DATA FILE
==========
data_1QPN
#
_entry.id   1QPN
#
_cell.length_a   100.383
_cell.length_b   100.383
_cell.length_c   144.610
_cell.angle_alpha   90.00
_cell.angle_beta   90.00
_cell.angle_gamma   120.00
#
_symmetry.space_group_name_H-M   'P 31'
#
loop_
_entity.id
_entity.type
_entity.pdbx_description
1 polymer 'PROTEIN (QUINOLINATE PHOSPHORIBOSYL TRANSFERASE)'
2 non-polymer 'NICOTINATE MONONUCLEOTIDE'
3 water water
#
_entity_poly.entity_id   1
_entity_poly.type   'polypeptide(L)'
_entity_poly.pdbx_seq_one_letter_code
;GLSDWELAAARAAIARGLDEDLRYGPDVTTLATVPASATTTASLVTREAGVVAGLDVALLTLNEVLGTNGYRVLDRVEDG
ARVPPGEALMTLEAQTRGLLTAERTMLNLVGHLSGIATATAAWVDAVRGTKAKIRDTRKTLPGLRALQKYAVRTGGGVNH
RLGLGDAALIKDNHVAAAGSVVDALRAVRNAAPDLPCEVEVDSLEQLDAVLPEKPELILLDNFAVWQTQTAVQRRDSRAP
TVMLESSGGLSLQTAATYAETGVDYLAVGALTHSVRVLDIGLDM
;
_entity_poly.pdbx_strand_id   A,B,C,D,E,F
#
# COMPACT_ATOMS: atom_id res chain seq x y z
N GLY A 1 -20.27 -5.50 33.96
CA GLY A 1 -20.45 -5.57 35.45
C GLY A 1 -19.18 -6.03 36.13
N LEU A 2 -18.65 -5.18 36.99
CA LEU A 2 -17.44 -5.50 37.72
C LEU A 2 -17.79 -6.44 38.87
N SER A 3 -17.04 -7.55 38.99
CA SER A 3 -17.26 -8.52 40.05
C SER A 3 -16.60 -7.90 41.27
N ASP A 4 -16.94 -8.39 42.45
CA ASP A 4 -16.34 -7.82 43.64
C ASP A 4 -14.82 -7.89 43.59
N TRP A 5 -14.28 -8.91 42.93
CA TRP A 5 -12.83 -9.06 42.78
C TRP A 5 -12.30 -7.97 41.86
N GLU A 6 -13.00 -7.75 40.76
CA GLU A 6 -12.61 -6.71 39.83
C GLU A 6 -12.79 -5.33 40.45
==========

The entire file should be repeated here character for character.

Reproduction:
data_1QPN
#
_entry.id   1QPN
#
_cell.length_a   100.383
_cell.length_b   100.383
_cell.length_c   144.610
_cell.angle_alpha   90.00
_cell.angle_beta   90.00
_cell.angle_gamma   120.00
#
_symmetry.space_group_name_H-M   'P 31'
#
loop_
_entity.id
_entity.type
_entity.pdbx_description
1 polymer 'PROTEIN (QUINOLINATE PHOSPHORIBOSYL TRANSFERASE)'
2 non-polymer 'NICOTINATE MONONUCLEOTIDE'
3 water water
#
_entity_poly.entity_id   1
_entity_poly.type   'polypeptide(L)'
_entity_poly.pdbx_seq_one_letter_code
;GLSDWELAAARAAIARGLDEDLRYGPDVTTLATVPASATTTASLVTREAGVVAGLDVALLTLNEVLGTNGYRVLDRVEDG
ARVPPGEALMTLEAQTRGLLTAERTMLNLVGHLSGIATATAAWVDAVRGTKAKIRDTRKTLPGLRALQKYAVRTGGGVNH
RLGLGDAALIKDNHVAAAGSVVDALRAVRNAAPDLPCEVEVDSLEQLDAVLPEKPELILLDNFAVWQTQTAVQRRDSRAP
TVMLESSGGLSLQTAATYAETGVDYLAVGALTHSVRVLDIGLDM
;
_entity_poly.pdbx_strand_id   A,B,C,D,E,F
#
# COMPACT_ATOMS: atom_id res chain seq x y z
N GLY A 1 -20.27 -5.50 33.96
CA GLY A 1 -20.45 -5.57 35.45
C GLY A 1 -19.18 -6.03 36.13
N LEU A 2 -18.65 -5.18 36.99
CA LEU A 2 -17.44 -5.50 37.72
C LEU A 2 -17.79 -6.44 38.87
N SER A 3 -17.04 -7.55 38.99
CA SER A 3 -17.26 -8.52 40.05
C SER A 3 -16.60 -7.90 41.27
N ASP A 4 -16.94 -8.39 42.45
CA ASP A 4 -16.34 -7.82 43.64
C ASP A 4 -14.82 -7.89 43.59
N TRP A 5 -14.28 -8.91 42.93
CA TRP A 5 -12.83 -9.06 42.78
C TRP A 5 -12.30 -7.97 41.86
N GLU A 6 -13.00 -7.75 40.76
CA GLU A 6 -12.61 -6.71 39.83
C GLU A 6 -12.79 -5.33 40.45